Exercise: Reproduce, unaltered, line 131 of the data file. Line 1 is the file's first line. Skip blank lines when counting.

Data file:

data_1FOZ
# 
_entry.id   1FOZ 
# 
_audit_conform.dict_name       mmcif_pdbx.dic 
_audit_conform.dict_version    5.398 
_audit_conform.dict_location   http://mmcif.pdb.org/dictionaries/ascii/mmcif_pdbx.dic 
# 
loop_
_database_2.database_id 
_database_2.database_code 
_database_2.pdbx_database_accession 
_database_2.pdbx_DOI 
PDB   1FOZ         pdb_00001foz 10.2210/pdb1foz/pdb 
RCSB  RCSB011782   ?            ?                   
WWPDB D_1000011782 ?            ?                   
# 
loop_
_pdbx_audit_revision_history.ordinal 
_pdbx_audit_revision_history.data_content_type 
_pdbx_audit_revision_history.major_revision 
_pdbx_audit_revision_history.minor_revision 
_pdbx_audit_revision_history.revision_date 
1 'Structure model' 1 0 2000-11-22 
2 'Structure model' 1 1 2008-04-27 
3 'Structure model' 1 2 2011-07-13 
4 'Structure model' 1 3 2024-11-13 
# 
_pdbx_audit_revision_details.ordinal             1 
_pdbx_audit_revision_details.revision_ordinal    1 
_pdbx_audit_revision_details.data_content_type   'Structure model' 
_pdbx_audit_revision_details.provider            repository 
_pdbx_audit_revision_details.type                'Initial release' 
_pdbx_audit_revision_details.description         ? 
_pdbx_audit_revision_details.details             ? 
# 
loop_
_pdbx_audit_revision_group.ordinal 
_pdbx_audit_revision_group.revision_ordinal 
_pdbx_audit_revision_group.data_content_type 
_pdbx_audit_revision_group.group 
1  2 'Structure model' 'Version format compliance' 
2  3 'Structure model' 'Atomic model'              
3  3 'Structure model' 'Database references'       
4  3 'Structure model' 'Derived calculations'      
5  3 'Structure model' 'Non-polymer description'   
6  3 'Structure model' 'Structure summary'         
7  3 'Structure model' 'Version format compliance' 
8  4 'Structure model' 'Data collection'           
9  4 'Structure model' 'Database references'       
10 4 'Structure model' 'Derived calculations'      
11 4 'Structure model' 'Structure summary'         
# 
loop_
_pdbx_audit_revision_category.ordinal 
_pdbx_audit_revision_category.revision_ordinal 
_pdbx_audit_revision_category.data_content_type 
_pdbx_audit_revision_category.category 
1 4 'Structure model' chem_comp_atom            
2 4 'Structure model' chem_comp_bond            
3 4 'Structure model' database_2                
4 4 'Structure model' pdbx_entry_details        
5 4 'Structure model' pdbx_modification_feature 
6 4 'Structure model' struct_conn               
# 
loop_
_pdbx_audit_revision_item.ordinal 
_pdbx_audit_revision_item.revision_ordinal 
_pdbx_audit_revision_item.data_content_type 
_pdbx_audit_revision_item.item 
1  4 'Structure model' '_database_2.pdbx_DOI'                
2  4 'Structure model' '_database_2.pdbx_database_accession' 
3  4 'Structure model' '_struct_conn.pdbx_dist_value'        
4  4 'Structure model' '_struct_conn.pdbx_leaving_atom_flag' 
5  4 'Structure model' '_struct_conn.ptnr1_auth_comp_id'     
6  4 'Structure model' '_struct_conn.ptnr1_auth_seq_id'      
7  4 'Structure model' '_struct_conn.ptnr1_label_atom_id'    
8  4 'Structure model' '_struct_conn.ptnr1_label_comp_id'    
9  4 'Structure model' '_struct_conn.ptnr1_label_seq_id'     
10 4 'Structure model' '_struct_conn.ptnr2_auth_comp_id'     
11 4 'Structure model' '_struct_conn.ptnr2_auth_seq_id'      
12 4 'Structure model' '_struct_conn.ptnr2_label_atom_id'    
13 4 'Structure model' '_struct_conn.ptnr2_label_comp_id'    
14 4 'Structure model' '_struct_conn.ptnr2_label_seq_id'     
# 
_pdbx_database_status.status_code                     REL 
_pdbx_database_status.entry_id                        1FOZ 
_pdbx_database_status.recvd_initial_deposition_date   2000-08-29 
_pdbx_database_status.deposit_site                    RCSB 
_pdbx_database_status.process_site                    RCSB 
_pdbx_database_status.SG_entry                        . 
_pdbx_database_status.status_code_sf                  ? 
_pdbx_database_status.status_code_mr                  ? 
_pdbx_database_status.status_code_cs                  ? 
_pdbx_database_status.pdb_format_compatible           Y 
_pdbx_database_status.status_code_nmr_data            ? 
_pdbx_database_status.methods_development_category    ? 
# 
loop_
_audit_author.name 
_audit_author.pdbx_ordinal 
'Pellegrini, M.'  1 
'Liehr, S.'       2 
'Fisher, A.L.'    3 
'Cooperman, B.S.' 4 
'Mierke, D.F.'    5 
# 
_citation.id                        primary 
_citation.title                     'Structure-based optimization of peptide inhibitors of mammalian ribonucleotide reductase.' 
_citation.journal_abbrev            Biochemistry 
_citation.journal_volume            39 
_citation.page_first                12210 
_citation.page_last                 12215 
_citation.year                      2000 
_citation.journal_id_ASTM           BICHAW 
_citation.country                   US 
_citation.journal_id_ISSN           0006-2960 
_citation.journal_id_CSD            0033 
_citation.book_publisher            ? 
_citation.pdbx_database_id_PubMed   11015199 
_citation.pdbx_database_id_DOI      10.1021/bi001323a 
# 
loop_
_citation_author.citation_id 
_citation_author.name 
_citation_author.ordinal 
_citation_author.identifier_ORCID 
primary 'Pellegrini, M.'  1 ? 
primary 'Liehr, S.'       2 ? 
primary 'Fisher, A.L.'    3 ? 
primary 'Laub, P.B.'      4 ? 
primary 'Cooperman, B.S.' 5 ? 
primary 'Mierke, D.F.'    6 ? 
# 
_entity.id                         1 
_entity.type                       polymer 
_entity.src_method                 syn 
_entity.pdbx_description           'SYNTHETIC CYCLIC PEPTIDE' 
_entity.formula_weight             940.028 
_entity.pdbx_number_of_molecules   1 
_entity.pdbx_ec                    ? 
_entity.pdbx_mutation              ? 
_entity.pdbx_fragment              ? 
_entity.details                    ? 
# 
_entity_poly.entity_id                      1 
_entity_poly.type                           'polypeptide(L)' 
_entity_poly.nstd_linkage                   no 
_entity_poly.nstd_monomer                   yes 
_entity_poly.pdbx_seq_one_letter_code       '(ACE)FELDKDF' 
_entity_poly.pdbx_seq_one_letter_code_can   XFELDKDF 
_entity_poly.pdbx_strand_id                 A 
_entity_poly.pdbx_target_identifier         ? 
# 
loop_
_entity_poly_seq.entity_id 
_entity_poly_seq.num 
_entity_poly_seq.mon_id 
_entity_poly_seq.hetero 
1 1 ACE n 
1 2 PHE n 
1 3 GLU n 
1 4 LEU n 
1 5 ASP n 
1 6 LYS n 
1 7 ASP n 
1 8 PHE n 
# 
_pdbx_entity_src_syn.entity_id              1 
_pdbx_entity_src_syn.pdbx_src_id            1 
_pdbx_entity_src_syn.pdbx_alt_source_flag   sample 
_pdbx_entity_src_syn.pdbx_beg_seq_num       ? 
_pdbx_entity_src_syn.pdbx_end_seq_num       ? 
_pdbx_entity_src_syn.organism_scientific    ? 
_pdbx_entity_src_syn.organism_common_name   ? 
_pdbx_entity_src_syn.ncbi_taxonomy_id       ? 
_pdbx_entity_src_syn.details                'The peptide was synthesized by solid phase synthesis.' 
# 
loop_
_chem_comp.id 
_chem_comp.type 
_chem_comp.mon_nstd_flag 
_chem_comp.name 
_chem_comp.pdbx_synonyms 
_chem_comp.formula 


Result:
primary 'Laub, P.B.'      4 ? 